But I learned something at the writing workshop that I attended this year, and really it didn’t have much to do with writing.

Pretty pink flowers at the Dallas Arboretum, Dallas, TX

Pretty pink flowers at the Dallas Arboretum, Dallas, TX

Today’s verse is Psalm 46:10.

“Be still, and know that I am God!
    I will be honored by every nation.
    I will be honored throughout the world.”

This is part of the large passage I put up yesterday, but this verse is so good, I wanted to revisit it. The first line is familiar. It appears in many other places throughout scripture. I think one of the first places is in the Book of Exodus when Moses and the Israelites are trapped between Pharoah and the Red Sea. But it also appears here.

At the writing workshop this year, the presenters really focused their keynote sessions on resting and peace. They don’t tell us exactly what we’re going to be hearing when we sign up, so I wasn’t sure what to expect. And I ended up bawling through most sessions because peace is something I really need, but as a performance-driven perfectionist it’s something I usually deny myself.

So when this verse came up–and subsequent statements about living in God rather than working for Him–I started seeing this statement from a different perspective.

Be still. Know that He is God. And He will be exalted.

Do you read any stress in that statement? Do you see anywhere in that statement (notice the quote marks) where God is saying we have to work ourselves into a pit for Him to be exalted? No.

See, that’s what’s amazing about God is that He will be exalted whether we work for Him or not. He will be exalted whether we acknowledge Him or not. I mean, for Pete’s sake, even rocks rejoice and give Him praise. He doesn’t need us to. He wants us to. He wants to have a relationship with us more than anything, but He doesn’t need us to be exalted.

I run myself into the ground on a daily basis. Sometimes on an hourly basis. And while I don’t think I’m wrong to live that way, I shouldn’t do it all the time. I don’t take sabbaths. I don’t ever slow down.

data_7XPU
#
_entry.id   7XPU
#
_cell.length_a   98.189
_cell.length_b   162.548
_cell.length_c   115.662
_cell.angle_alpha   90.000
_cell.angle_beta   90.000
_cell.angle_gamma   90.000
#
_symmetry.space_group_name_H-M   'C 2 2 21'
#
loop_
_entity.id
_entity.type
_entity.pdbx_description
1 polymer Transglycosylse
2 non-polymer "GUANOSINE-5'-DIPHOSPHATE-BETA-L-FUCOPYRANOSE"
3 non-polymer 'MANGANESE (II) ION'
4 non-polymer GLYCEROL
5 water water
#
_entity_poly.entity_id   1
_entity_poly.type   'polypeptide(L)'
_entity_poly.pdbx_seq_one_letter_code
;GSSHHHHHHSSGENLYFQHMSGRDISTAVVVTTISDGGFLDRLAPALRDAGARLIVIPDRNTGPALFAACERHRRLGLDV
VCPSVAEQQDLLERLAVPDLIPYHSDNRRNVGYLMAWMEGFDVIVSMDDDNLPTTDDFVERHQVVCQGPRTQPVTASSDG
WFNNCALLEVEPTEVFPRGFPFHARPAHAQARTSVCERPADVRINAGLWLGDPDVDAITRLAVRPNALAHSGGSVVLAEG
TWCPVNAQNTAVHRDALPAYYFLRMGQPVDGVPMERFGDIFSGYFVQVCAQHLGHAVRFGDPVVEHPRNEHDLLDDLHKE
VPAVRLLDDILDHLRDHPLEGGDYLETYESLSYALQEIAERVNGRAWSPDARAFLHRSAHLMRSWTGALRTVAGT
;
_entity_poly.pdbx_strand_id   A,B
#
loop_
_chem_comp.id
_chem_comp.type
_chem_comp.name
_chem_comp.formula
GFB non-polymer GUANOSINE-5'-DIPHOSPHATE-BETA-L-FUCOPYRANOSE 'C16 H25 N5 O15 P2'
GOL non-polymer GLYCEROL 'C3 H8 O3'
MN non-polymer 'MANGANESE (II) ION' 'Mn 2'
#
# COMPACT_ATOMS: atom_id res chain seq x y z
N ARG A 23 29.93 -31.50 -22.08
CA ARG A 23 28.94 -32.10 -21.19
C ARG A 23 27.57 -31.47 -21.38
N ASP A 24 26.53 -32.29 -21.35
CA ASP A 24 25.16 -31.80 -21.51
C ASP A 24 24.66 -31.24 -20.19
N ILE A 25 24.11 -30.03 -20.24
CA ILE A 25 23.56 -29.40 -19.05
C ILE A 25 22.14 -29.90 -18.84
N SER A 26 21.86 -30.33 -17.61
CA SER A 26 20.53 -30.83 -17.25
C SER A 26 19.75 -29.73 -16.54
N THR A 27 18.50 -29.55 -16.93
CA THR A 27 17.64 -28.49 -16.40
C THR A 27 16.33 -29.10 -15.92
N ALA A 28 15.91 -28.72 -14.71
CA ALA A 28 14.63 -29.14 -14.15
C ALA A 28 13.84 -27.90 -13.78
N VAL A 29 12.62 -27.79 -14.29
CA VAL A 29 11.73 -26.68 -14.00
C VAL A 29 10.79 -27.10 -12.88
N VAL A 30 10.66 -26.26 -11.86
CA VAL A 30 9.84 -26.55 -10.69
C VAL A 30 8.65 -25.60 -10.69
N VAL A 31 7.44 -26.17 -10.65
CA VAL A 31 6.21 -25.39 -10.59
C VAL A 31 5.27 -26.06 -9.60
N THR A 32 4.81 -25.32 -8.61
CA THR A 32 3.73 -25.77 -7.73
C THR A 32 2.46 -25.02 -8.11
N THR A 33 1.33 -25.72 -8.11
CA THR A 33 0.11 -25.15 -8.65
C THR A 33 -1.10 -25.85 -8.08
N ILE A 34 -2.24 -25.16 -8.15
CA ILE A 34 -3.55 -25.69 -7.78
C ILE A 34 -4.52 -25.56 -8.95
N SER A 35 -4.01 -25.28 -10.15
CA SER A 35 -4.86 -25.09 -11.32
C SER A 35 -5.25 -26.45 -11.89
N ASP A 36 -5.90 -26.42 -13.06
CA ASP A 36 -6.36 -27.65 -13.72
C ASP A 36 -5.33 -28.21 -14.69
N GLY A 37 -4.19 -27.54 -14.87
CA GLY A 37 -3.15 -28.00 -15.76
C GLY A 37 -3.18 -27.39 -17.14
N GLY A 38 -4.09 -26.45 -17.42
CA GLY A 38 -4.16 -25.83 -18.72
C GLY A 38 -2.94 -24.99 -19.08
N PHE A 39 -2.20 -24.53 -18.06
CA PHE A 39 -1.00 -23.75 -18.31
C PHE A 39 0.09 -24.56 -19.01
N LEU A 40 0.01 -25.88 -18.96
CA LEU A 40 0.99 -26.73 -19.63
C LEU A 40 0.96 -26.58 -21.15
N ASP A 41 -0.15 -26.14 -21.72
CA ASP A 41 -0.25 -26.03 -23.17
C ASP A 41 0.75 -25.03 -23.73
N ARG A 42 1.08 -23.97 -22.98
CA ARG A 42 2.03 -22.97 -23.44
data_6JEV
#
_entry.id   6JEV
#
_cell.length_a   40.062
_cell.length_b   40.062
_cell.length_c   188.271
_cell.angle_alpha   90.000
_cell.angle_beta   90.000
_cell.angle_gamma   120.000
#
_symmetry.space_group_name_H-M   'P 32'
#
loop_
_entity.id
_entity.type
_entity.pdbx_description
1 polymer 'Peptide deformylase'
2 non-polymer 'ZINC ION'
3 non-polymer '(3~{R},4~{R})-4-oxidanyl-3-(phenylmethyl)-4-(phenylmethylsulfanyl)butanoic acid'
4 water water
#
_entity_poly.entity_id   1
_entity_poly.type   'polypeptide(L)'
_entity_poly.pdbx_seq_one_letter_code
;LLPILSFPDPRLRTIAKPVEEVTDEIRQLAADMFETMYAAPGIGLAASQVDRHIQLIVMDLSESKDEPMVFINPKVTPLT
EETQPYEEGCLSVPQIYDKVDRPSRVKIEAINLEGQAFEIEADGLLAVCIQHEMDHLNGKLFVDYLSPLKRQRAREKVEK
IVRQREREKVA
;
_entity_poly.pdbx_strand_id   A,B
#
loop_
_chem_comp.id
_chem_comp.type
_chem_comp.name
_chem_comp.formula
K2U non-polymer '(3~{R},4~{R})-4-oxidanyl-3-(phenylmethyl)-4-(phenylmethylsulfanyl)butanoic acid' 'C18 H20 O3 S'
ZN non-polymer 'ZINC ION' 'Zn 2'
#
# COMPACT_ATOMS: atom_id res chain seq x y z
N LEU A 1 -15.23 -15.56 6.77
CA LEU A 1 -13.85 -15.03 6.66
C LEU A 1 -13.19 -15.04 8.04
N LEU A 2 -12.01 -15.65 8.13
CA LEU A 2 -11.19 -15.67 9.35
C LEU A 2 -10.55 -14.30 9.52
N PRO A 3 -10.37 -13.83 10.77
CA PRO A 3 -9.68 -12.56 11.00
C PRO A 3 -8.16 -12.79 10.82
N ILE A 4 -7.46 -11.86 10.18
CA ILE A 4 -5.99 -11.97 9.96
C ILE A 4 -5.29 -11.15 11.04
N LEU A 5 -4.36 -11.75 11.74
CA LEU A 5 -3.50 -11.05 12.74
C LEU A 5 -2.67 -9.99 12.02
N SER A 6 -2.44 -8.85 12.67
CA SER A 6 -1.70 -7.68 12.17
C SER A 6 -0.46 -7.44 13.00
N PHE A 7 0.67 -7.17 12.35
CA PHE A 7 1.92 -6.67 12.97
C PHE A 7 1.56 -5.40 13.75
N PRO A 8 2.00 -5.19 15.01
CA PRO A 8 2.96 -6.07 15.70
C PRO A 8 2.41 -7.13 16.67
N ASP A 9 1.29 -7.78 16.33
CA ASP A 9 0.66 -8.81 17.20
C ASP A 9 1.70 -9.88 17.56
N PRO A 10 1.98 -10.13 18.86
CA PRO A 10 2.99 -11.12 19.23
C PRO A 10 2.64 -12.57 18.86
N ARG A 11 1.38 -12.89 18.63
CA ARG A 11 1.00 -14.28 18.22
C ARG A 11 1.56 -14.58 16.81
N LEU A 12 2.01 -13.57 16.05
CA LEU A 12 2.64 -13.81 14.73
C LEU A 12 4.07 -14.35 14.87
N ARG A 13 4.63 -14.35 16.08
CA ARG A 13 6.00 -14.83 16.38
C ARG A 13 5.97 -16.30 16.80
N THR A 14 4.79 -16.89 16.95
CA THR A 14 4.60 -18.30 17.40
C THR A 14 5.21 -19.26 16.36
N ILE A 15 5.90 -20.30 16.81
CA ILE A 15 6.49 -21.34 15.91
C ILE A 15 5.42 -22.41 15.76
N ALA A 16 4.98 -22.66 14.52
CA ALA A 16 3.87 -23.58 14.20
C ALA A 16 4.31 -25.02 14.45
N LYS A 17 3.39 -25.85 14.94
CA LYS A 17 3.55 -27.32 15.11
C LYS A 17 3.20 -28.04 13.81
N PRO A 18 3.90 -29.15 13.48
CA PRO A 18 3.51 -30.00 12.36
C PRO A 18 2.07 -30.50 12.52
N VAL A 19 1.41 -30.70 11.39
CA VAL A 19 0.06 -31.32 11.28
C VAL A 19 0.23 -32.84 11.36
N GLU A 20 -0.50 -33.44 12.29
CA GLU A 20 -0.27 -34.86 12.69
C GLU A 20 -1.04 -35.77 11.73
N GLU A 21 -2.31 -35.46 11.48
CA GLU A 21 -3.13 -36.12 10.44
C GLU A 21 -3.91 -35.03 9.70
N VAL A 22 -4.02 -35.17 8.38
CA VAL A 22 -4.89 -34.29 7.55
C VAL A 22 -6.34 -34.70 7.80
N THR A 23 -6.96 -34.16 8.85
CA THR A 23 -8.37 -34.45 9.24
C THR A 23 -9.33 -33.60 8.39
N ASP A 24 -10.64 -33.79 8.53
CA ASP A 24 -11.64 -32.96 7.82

Well, I shouldn’t say not ever because I’ve had to. Some health issues have finally forced me to take a breather–health issues related to the amount of stress I put myself under. And the irony of my stress is that usually it’s self-inflicted. I expect so much more of myself than anybody else does. I set impossible goals, and then I kill myself trying to exceed expectations.

No, it’s not wrong. Yes, we should always do our best. But God doesn’t say stress yourself out so I can be exalted. He says be still, know He’s God, and He’ll take care of it.

So how are you doing on that score? Being still is more difficult than it sounds. Knowing God is God? You wouldn’t think that’s hard, but it’s not easy either. Why? People don’t like standing still, and people don’t trust very easily. Not really. It’s not our default setting.  They’re both choices we have to make.

Be still. Know God. That’s all we have to do.

Are you stressed out today? Have you worn yourself out working for God? Have you driven yourself to the edge of your sanity trying to accomplish a goal you set so that God will be pleased with you?

Guess what? God doesn’t need you. And maybe He’s called you to do something, and that’s great. And it’s great that you want to do your best for Him. But He never calls you do something alone.

So stop stressing out. Be still. Know God. He’ll be exalted. And actually, He will be exalted more in your stillness than He would have been in your stress.